Enterprise IT remains bright amid gloomy tech spending forecast

Worldwide IT spending is expected to slow, but software and IT services are projected to increase by 9.3% and 5.5% in 2023, respectively.

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Gartner has cut its forecast for growth in worldwide IT spending by more than 50% from just a few months ago. However, enterprise spending on software and services is expected to remain strong.

Why we care. It’s good to see businesses remain committed to long-term goals even as the economic picture worsens. Companies clearly know that increased productivity and efficiency requires continuing IT investments. 

Worldwide IT spending this year is expected to total $4.5 trillion, an increase of 2.4% from 2022, according to Gartner. This is a huge drop from last quarter when it predicted a 5.1% growth rate. Inflation is the main reason for this. Spending on devices is forecast to drop by 5.1%. This follows a 10.6% drop in 2022.

Spending on data center systems appears to have fallen off a cliff, going from 12% growth last year to an expected 0.7 growth rate in 2023. While communications services are only expected to increase 0.1% this year, that’s a huge improvement over 2022’s 2.4% drop.

By contrast software and IT services are projected to increase by 9.3% and 5.5% in 2023, respectively. This marks another strong year for those segments. In 2022 software was up 7.1% and services increased 3%.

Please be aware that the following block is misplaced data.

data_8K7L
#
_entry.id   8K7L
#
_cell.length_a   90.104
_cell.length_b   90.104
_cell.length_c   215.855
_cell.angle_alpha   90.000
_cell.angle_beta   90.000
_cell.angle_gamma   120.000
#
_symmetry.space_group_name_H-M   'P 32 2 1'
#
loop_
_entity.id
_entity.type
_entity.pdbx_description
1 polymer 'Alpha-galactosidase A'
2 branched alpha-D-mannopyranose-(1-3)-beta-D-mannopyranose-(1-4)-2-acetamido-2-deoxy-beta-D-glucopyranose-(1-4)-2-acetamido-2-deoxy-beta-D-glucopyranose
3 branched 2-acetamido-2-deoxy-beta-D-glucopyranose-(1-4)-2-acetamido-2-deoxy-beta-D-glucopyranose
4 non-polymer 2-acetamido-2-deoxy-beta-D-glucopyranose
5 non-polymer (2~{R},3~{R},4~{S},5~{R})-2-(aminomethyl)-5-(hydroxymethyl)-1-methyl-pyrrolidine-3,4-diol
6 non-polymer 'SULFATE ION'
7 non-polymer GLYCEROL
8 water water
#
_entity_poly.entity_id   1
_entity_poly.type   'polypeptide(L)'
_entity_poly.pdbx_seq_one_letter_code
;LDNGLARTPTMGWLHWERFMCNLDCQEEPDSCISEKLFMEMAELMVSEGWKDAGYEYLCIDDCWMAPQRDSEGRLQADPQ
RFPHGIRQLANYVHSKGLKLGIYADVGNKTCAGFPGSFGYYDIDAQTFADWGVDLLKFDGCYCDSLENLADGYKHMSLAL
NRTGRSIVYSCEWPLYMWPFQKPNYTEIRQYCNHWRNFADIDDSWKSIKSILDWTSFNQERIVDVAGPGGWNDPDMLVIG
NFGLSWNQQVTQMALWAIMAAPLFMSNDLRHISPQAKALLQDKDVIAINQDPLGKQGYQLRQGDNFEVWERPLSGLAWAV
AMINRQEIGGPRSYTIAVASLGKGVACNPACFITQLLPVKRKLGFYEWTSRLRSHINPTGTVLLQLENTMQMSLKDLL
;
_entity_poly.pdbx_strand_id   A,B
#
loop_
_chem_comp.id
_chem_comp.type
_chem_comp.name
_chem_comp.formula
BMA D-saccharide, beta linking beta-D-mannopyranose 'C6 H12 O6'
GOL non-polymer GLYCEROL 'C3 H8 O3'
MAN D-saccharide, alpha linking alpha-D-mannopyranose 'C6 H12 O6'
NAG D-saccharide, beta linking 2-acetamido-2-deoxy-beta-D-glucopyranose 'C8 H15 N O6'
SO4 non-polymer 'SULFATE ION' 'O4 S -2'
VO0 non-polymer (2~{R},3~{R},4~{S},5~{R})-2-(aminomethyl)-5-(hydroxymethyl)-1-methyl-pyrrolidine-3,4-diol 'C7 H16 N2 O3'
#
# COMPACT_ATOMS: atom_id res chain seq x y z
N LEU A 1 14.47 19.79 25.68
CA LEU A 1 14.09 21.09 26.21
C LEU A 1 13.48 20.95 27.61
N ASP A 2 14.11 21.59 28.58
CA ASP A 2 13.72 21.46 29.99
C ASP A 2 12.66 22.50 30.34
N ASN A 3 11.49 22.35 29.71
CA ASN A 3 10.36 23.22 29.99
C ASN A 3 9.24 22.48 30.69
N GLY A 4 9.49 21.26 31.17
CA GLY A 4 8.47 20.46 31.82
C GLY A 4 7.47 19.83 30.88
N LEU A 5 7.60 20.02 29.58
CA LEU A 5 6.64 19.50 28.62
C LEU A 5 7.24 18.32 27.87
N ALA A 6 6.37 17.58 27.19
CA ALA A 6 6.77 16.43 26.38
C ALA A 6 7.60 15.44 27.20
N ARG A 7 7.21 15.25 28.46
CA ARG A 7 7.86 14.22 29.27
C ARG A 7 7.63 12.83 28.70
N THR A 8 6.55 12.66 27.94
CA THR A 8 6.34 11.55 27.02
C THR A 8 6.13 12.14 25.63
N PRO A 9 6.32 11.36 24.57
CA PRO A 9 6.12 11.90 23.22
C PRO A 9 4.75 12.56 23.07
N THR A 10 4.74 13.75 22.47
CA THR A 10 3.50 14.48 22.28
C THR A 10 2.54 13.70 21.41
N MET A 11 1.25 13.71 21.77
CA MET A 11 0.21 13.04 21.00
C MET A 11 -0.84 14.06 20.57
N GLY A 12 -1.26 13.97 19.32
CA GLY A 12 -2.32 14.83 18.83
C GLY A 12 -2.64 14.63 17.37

Worldwide IT Spending Growth

“Consumers and enterprises are facing very different economic realities,” John-David Lovelock, distinguished VP Analyst at Gartner, said in a statement. “While inflation is devastating consumer markets, contributing to layoffs at B2C companies, enterprises continue to increase spending on digital business initiatives despite the world economic slowdown.”


About the author

Constantine von Hoffman
Staff
Constantine von Hoffman is managing editor of MarTech. A veteran journalist, Con has covered business, finance, marketing and tech for CBSNews.com, Brandweek, CMO, and Inc. He has been city editor of the Boston Herald, news producer at NPR, and has written for Harvard Business Review, Boston Magazine, Sierra, and many other publications. He has also been a professional stand-up comedian, given talks at anime and gaming conventions on everything from My Neighbor Totoro to the history of dice and boardgames, and is author of the magical realist novel John Henry the Revelator. He lives in Boston with his wife, Jennifer, and either too many or too few dogs.

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